This is the heart of the story: the contrast between Bill Peek, who may once have been from this part of England but is now one of the international, technologically privileged elite, and Aggie Hanwell, from the same part of the country but condemned by environment and lack of access to technology.

Melly writes herself out of the story quite quickly. She is escorting Aggie to the laying-out of her sister, Maud, a 12-year-old whore, ‘so whorish she looked like a crone’ (74), but clearly doesn’t want to be burdened with the task. She makes the excuse of going to look for her rosary, and disappears. Bill Peek, so absorbed in the game he is playing via his AG 12, doesn’t even notice that he’s been left to look after the girl. In fact, it is twenty minutes later that he finally realises he has been left to look after the girl. She is a wonderment to him, not because she is mysterious, but because she so precisely matches something he had learned in school but never encountered in reality, ‘Never before had he met someone like this, who could move only in tiny local spirals’ (76). He tries to ignore her – ‘He succeeded in unpeeling the girl from his body, and strode on down the beach, firefighting a gang of Russian commandoes as they parachuted into view’ (75) – but ends up substituting for Melly and conducting Aggie to the laying-out, though more as an exercise he can record and show off to his tutor than out of any fellow human feeling.

All this while the escalating drama of the game continues, until Bill Peek is on the point of bursting into the Oval Office and meeting the President; ‘there was a certain amount of kudos granted to any boy who successfully met the President in good, if not record, time, on his first run-through’ (76). But just as he is on the point of this climax to his detached and elite experience, so his journey in reality reaches its climax and they enter the crowded make-do chapel where Maud is laid-out. Now we learn that Maud was killed by a drone strike: ‘They took her from the sky. Boom! “Public depravity.” I mean, I ask you!’ (77). At last we understand the objects that have been noted in the sky several times during the course of the novel, and if Aggie is correct that ‘one of them thing’s been following me, since the pier – even before that’ (75), then Melly’s flight might simply be to avoid being collateral damage. Indeed, while Bill Peek was imaginatively fighting off Russian commandoes, he might well have been unintentionally protecting Aggie from the drones. But public depravity does not make sense, using a drone to kill a 12-year-old prostitute does not make much sense. Anyway, why should they then target nine-year-old Aggie, who does not seem to be a prostitute, though ‘She had an innocence that practically begged to be corrupted’ (75)? Besides, ‘Bill Peek could think of more than a few Pathways boys of his acquaintance who wouldn’t hesitate to take her under the next boardwalk and put a finger inside her. And the rest’ (75), a thought that bespeaks an attitude about the sexual availability of the poor, dim locals that belies any general practice of killing off whores by drone strike. No, it seems far more likely that Maud was killed, and Aggie is being targeted, because of Jimmy Kane, who ‘was a fella of Maud’s, her main fella. He flew in and then he flew out – you never knew when he’d be flying in again. He was a captain in the Army. He had an old one of them … but said it still worked’ (75). One of them is the sort of AG 12 rig that Bill Peek uses, and which we later learn were ‘security risks, easily hacked’ (76). This is all we learn of Jimmy Kane, though it is enough to suggest a better reason for the drone strike than public depravity. But all the story gives us is the odd clue pointing in this direction, but no solution, no reason to believe that this is why it happened. We have the beginning of a mystery, the opening up of the first part of a plot, but not its development, another reason for thinking is is extracted from a longer work. (We might also wonder why Bill Peek’s high-powered father should entrust him with something that is a security risk, a nugget of information that is simply dropped into the story without adequate explanation but which cries out for further development.)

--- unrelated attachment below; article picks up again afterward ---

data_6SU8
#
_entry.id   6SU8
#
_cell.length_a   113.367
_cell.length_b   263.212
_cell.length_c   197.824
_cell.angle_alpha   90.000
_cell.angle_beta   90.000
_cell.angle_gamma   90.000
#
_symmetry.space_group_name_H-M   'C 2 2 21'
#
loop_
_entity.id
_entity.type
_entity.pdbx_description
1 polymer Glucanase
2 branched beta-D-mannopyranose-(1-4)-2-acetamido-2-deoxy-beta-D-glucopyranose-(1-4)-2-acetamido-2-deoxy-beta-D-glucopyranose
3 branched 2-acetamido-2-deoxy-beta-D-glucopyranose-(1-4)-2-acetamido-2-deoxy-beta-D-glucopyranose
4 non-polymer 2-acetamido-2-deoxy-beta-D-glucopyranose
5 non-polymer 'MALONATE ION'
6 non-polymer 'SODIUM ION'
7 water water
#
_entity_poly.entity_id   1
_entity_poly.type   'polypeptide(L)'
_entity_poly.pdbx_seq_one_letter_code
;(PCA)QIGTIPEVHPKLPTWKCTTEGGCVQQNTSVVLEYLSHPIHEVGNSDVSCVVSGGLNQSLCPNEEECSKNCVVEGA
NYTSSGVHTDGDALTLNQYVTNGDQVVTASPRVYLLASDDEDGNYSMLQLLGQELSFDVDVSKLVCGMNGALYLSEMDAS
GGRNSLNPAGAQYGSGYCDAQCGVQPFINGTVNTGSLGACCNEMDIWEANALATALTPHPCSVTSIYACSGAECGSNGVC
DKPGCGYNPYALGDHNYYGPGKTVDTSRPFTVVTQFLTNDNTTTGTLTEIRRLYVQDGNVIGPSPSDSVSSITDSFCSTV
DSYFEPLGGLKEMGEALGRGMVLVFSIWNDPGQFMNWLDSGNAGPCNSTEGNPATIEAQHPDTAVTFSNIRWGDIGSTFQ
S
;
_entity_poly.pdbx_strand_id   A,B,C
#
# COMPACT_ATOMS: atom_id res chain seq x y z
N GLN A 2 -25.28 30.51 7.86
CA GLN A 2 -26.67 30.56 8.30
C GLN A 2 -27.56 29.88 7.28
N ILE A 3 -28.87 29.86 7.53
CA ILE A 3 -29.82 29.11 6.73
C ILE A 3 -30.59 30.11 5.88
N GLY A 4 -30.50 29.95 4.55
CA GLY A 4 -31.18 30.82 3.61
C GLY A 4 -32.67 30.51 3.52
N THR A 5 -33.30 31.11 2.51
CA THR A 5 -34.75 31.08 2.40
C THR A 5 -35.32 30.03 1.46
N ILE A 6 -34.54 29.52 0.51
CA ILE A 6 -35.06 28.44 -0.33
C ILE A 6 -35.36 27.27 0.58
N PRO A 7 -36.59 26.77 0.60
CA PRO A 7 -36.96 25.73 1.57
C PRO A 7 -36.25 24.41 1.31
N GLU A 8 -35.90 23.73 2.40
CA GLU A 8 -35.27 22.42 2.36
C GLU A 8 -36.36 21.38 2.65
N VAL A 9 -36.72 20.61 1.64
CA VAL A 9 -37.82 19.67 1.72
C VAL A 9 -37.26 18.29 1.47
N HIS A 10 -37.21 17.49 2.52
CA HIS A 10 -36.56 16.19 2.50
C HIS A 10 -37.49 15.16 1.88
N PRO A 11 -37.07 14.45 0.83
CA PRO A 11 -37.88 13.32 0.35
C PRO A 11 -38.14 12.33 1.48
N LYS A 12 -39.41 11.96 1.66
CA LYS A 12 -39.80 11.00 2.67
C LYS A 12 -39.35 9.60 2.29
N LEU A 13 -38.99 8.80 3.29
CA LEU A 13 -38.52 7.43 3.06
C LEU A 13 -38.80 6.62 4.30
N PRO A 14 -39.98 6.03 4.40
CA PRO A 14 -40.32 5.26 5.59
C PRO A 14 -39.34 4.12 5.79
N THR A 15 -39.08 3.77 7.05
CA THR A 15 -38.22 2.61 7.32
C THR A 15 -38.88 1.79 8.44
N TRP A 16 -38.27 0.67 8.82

We are left, in the last line of the story, with a sensation ‘that there was someone or something else in that grim room, both unseen and present, and coming for him as much as for anybody’ (77). That sensation, that unseen presence, is story. There is much here that needs to be unravelled, about the environmental changes that have occurred and about the social changes that resulted, and about the murder of a 12-year-old girl. There is a novel that needs to unravel that, and if this story is not part of the forthcoming novel, then too much is missing to make it entirely satisfactory on its own.

 

Quotations taken from ‘Meet The President!’ by Zadie Smith, The New Yorker, August 12 & 19, 2013, pp73-77.